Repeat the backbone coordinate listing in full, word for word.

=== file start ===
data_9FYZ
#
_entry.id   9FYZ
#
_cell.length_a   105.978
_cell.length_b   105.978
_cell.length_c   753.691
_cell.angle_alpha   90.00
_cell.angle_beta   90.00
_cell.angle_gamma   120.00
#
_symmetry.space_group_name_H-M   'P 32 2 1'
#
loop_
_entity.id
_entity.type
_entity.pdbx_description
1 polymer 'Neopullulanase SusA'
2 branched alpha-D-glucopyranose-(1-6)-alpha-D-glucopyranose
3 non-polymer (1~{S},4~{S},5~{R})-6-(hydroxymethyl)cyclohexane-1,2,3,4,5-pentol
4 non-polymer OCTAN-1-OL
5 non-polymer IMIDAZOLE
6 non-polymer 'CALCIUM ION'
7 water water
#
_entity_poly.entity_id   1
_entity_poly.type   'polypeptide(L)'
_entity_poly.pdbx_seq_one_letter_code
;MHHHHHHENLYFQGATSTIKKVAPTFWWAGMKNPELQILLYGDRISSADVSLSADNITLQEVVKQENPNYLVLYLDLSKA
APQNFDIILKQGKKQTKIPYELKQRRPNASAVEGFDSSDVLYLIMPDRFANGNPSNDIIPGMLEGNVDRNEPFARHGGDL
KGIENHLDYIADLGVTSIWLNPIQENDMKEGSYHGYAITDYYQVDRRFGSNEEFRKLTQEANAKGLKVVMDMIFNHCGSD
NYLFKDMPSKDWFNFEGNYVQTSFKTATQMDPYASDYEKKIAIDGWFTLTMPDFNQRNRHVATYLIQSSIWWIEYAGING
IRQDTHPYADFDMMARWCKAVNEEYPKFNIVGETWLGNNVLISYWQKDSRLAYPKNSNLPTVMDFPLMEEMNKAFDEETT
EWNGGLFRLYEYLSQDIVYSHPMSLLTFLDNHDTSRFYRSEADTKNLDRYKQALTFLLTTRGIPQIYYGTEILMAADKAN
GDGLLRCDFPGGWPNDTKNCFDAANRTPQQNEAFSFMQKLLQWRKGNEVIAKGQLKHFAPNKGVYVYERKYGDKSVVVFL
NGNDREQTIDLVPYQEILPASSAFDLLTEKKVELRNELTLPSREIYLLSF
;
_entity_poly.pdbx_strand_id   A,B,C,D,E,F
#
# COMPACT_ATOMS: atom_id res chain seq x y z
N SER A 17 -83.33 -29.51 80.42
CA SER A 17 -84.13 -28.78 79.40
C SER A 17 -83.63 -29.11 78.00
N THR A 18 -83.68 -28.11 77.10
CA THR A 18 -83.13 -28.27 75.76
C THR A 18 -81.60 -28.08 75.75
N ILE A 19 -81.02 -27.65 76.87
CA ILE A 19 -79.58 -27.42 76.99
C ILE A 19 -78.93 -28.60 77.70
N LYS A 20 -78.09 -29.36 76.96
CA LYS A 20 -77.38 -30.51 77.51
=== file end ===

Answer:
data_9FYZ
#
_entry.id   9FYZ
#
_cell.length_a   105.978
_cell.length_b   105.978
_cell.length_c   753.691
_cell.angle_alpha   90.00
_cell.angle_beta   90.00
_cell.angle_gamma   120.00
#
_symmetry.space_group_name_H-M   'P 32 2 1'
#
loop_
_entity.id
_entity.type
_entity.pdbx_description
1 polymer 'Neopullulanase SusA'
2 branched alpha-D-glucopyranose-(1-6)-alpha-D-glucopyranose
3 non-polymer (1~{S},4~{S},5~{R})-6-(hydroxymethyl)cyclohexane-1,2,3,4,5-pentol
4 non-polymer OCTAN-1-OL
5 non-polymer IMIDAZOLE
6 non-polymer 'CALCIUM ION'
7 water water
#
_entity_poly.entity_id   1
_entity_poly.type   'polypeptide(L)'
_entity_poly.pdbx_seq_one_letter_code
;MHHHHHHENLYFQGATSTIKKVAPTFWWAGMKNPELQILLYGDRISSADVSLSADNITLQEVVKQENPNYLVLYLDLSKA
APQNFDIILKQGKKQTKIPYELKQRRPNASAVEGFDSSDVLYLIMPDRFANGNPSNDIIPGMLEGNVDRNEPFARHGGDL
KGIENHLDYIADLGVTSIWLNPIQENDMKEGSYHGYAITDYYQVDRRFGSNEEFRKLTQEANAKGLKVVMDMIFNHCGSD
NYLFKDMPSKDWFNFEGNYVQTSFKTATQMDPYASDYEKKIAIDGWFTLTMPDFNQRNRHVATYLIQSSIWWIEYAGING
IRQDTHPYADFDMMARWCKAVNEEYPKFNIVGETWLGNNVLISYWQKDSRLAYPKNSNLPTVMDFPLMEEMNKAFDEETT
EWNGGLFRLYEYLSQDIVYSHPMSLLTFLDNHDTSRFYRSEADTKNLDRYKQALTFLLTTRGIPQIYYGTEILMAADKAN
GDGLLRCDFPGGWPNDTKNCFDAANRTPQQNEAFSFMQKLLQWRKGNEVIAKGQLKHFAPNKGVYVYERKYGDKSVVVFL
NGNDREQTIDLVPYQEILPASSAFDLLTEKKVELRNELTLPSREIYLLSF
;
_entity_poly.pdbx_strand_id   A,B,C,D,E,F
#
# COMPACT_ATOMS: atom_id res chain seq x y z
N SER A 17 -83.33 -29.51 80.42
CA SER A 17 -84.13 -28.78 79.40
C SER A 17 -83.63 -29.11 78.00
N THR A 18 -83.68 -28.11 77.10
CA THR A 18 -83.13 -28.27 75.76
C THR A 18 -81.60 -28.08 75.75
N ILE A 19 -81.02 -27.65 76.87
CA ILE A 19 -79.58 -27.42 76.99
C ILE A 19 -78.93 -28.60 77.70
N LYS A 20 -78.09 -29.36 76.96
CA LYS A 20 -77.38 -30.51 77.51